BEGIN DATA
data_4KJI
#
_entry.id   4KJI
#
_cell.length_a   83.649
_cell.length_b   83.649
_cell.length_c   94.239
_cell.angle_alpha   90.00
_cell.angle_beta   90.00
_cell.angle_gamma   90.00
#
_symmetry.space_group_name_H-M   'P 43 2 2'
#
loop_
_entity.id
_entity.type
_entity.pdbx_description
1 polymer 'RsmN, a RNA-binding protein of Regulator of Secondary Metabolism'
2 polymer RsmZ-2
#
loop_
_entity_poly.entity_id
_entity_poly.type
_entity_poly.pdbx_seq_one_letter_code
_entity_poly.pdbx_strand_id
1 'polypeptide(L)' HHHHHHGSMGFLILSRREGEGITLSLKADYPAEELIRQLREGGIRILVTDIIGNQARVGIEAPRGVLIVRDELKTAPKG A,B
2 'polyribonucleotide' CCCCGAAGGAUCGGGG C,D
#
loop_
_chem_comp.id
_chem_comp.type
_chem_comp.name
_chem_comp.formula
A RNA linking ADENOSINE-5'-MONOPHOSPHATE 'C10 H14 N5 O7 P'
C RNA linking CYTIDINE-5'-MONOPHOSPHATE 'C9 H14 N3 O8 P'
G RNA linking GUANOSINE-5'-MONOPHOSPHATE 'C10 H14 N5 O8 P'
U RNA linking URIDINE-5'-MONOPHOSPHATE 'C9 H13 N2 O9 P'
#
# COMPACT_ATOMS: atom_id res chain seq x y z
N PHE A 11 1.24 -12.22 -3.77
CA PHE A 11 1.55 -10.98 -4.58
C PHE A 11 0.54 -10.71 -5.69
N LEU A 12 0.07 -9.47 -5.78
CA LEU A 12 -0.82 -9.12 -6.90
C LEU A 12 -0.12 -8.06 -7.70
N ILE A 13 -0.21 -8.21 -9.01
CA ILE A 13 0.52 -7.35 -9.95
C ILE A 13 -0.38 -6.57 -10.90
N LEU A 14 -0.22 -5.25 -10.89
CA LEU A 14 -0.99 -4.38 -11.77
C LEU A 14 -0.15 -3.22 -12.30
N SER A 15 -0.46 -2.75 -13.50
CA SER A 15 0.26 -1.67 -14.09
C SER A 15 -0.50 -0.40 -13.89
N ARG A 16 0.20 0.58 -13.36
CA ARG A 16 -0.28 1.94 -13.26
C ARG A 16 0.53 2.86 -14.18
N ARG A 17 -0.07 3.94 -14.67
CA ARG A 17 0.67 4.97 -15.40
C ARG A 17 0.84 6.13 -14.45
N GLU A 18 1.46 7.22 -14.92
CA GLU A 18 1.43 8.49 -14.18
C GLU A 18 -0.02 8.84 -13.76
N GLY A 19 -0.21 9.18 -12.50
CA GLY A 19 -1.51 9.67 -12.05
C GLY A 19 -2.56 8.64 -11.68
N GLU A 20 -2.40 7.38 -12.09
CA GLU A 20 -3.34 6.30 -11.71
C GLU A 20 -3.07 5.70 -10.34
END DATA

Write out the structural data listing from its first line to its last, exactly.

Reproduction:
data_4KJI
#
_entry.id   4KJI
#
_cell.length_a   83.649
_cell.length_b   83.649
_cell.length_c   94.239
_cell.angle_alpha   90.00
_cell.angle_beta   90.00
_cell.angle_gamma   90.00
#
_symmetry.space_group_name_H-M   'P 43 2 2'
#
loop_
_entity.id
_entity.type
_entity.pdbx_description
1 polymer 'RsmN, a RNA-binding protein of Regulator of Secondary Metabolism'
2 polymer RsmZ-2
#
loop_
_entity_poly.entity_id
_entity_poly.type
_entity_poly.pdbx_seq_one_letter_code
_entity_poly.pdbx_strand_id
1 'polypeptide(L)' HHHHHHGSMGFLILSRREGEGITLSLKADYPAEELIRQLREGGIRILVTDIIGNQARVGIEAPRGVLIVRDELKTAPKG A,B
2 'polyribonucleotide' CCCCGAAGGAUCGGGG C,D
#
loop_
_chem_comp.id
_chem_comp.type
_chem_comp.name
_chem_comp.formula
A RNA linking ADENOSINE-5'-MONOPHOSPHATE 'C10 H14 N5 O7 P'
C RNA linking CYTIDINE-5'-MONOPHOSPHATE 'C9 H14 N3 O8 P'
G RNA linking GUANOSINE-5'-MONOPHOSPHATE 'C10 H14 N5 O8 P'
U RNA linking URIDINE-5'-MONOPHOSPHATE 'C9 H13 N2 O9 P'
#
# COMPACT_ATOMS: atom_id res chain seq x y z
N PHE A 11 1.24 -12.22 -3.77
CA PHE A 11 1.55 -10.98 -4.58
C PHE A 11 0.54 -10.71 -5.69
N LEU A 12 0.07 -9.47 -5.78
CA LEU A 12 -0.82 -9.12 -6.90
C LEU A 12 -0.12 -8.06 -7.70
N ILE A 13 -0.21 -8.21 -9.01
CA ILE A 13 0.52 -7.35 -9.95
C ILE A 13 -0.38 -6.57 -10.90
N LEU A 14 -0.22 -5.25 -10.89
CA LEU A 14 -0.99 -4.38 -11.77
C LEU A 14 -0.15 -3.22 -12.30
N SER A 15 -0.46 -2.75 -13.50
CA SER A 15 0.26 -1.67 -14.09
C SER A 15 -0.50 -0.40 -13.89
N ARG A 16 0.20 0.58 -13.36
CA ARG A 16 -0.28 1.94 -13.26
C ARG A 16 0.53 2.86 -14.18
N ARG A 17 -0.07 3.94 -14.67
CA ARG A 17 0.67 4.97 -15.40
C ARG A 17 0.84 6.13 -14.45
N GLU A 18 1.46 7.22 -14.92
CA GLU A 18 1.43 8.49 -14.18
C GLU A 18 -0.02 8.84 -13.76
N GLY A 19 -0.21 9.18 -12.50
CA GLY A 19 -1.51 9.67 -12.05
C GLY A 19 -2.56 8.64 -11.68
N GLU A 20 -2.40 7.38 -12.09
CA GLU A 20 -3.34 6.30 -11.71
C GLU A 20 -3.07 5.70 -10.34